21 January 2011


I've been helping to transcribe some parish records from a church in Somerset, England. I'll admit that I am hoping that an ancestor or two might turn up (there seem to be a number of branches of the family from Somerset, including one parish where some of my ancestors and some of my husband's ancestors lived at the same time) but am also just enjoying viewing copies of the original documents.

Starting back in 1726, this particular register begins in a gothic style hand, and has progressed to a more copperplate style of writing in the years we are currently transcribing.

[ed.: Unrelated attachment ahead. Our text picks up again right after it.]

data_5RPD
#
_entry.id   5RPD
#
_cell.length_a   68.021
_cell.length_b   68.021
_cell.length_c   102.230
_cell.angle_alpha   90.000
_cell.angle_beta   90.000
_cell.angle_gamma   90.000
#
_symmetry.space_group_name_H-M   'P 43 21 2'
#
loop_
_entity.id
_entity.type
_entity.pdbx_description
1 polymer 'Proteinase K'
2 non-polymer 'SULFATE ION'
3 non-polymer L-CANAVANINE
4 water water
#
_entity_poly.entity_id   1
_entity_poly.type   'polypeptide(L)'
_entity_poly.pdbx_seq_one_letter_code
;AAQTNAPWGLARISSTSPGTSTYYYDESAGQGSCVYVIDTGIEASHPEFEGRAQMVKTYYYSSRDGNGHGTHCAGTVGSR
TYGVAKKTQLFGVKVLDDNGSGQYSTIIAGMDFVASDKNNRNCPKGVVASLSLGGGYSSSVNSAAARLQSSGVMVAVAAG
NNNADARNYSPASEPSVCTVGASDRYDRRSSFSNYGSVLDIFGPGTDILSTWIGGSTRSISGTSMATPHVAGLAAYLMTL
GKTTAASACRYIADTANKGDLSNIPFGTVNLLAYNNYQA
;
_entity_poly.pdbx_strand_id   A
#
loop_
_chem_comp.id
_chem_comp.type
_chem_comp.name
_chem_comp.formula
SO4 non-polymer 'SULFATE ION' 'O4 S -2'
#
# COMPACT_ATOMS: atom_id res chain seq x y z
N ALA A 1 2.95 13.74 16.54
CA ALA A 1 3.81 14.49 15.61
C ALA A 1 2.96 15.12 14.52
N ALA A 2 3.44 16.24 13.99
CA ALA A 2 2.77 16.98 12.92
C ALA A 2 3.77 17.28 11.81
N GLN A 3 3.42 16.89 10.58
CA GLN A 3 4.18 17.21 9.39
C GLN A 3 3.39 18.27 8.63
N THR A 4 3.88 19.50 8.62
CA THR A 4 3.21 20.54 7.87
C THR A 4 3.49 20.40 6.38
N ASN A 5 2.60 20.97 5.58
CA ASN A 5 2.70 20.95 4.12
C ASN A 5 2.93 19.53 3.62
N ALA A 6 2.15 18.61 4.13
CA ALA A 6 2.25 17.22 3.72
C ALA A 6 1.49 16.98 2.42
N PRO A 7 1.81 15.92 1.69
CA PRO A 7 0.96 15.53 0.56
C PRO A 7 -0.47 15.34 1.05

I've done a little bit of calligraphy in my time so I thought I should be able to decipher most of the gothic writing. But I was completely baffled by a squiggle that seems to have been used as a spacer (or perhaps a comma?) in between words - see between "Nov" and "3", also between "John" and "Son"...

Can anyone tell me what it is?


  1. There has been a suggestion on a forum that I am on that the squiggle may be "Ye". Any thoughts?

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